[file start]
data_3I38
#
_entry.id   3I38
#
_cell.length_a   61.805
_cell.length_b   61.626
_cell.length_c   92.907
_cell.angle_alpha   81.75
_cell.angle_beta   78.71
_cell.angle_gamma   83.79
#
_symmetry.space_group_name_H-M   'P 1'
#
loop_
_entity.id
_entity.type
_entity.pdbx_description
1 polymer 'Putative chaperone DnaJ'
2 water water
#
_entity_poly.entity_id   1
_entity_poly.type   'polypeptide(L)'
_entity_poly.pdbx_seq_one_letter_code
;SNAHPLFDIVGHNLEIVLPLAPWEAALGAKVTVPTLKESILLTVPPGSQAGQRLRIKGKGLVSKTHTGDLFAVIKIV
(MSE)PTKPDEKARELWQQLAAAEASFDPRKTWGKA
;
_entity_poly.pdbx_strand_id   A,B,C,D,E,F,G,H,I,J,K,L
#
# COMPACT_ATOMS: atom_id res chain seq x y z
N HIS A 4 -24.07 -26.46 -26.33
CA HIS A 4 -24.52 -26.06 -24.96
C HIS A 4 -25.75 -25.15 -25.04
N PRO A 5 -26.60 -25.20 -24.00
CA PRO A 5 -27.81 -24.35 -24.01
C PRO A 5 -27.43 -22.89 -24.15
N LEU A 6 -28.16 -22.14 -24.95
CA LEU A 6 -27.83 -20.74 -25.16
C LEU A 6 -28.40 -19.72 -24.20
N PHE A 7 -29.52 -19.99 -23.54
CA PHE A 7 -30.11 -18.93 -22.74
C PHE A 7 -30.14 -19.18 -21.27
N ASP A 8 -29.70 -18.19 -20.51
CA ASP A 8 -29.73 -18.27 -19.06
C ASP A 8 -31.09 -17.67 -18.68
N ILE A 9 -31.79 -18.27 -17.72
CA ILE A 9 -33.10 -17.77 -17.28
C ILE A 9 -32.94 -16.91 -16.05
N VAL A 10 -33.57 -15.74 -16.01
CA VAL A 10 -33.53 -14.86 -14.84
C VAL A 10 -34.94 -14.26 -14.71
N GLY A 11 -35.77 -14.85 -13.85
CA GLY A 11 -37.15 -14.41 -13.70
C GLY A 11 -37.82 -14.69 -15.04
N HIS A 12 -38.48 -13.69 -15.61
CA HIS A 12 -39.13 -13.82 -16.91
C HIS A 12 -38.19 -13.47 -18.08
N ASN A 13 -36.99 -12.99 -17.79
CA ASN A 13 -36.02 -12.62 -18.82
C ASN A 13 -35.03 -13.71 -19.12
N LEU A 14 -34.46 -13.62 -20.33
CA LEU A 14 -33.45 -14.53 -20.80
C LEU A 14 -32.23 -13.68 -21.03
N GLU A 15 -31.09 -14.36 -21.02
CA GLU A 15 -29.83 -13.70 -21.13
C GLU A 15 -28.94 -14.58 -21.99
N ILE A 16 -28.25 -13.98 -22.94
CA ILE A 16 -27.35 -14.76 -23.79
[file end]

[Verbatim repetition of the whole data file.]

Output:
data_3I38
#
_entry.id   3I38
#
_cell.length_a   61.805
_cell.length_b   61.626
_cell.length_c   92.907
_cell.angle_alpha   81.75
_cell.angle_beta   78.71
_cell.angle_gamma   83.79
#
_symmetry.space_group_name_H-M   'P 1'
#
loop_
_entity.id
_entity.type
_entity.pdbx_description
1 polymer 'Putative chaperone DnaJ'
2 water water
#
_entity_poly.entity_id   1
_entity_poly.type   'polypeptide(L)'
_entity_poly.pdbx_seq_one_letter_code
;SNAHPLFDIVGHNLEIVLPLAPWEAALGAKVTVPTLKESILLTVPPGSQAGQRLRIKGKGLVSKTHTGDLFAVIKIV
(MSE)PTKPDEKARELWQQLAAAEASFDPRKTWGKA
;
_entity_poly.pdbx_strand_id   A,B,C,D,E,F,G,H,I,J,K,L
#
# COMPACT_ATOMS: atom_id res chain seq x y z
N HIS A 4 -24.07 -26.46 -26.33
CA HIS A 4 -24.52 -26.06 -24.96
C HIS A 4 -25.75 -25.15 -25.04
N PRO A 5 -26.60 -25.20 -24.00
CA PRO A 5 -27.81 -24.35 -24.01
C PRO A 5 -27.43 -22.89 -24.15
N LEU A 6 -28.16 -22.14 -24.95
CA LEU A 6 -27.83 -20.74 -25.16
C LEU A 6 -28.40 -19.72 -24.20
N PHE A 7 -29.52 -19.99 -23.54
CA PHE A 7 -30.11 -18.93 -22.74
C PHE A 7 -30.14 -19.18 -21.27
N ASP A 8 -29.70 -18.19 -20.51
CA ASP A 8 -29.73 -18.27 -19.06
C ASP A 8 -31.09 -17.67 -18.68
N ILE A 9 -31.79 -18.27 -17.72
CA ILE A 9 -33.10 -17.77 -17.28
C ILE A 9 -32.94 -16.91 -16.05
N VAL A 10 -33.57 -15.74 -16.01
CA VAL A 10 -33.53 -14.86 -14.84
C VAL A 10 -34.94 -14.26 -14.71
N GLY A 11 -35.77 -14.85 -13.85
CA GLY A 11 -37.15 -14.41 -13.70
C GLY A 11 -37.82 -14.69 -15.04
N HIS A 12 -38.48 -13.69 -15.61
CA HIS A 12 -39.13 -13.82 -16.91
C HIS A 12 -38.19 -13.47 -18.08
N ASN A 13 -36.99 -12.99 -17.79
CA ASN A 13 -36.02 -12.62 -18.82
C ASN A 13 -35.03 -13.71 -19.12
N LEU A 14 -34.46 -13.62 -20.33
CA LEU A 14 -33.45 -14.53 -20.80
C LEU A 14 -32.23 -13.68 -21.03
N GLU A 15 -31.09 -14.36 -21.02
CA GLU A 15 -29.83 -13.70 -21.13
C GLU A 15 -28.94 -14.58 -21.99
N ILE A 16 -28.25 -13.98 -22.94
CA ILE A 16 -27.35 -14.76 -23.79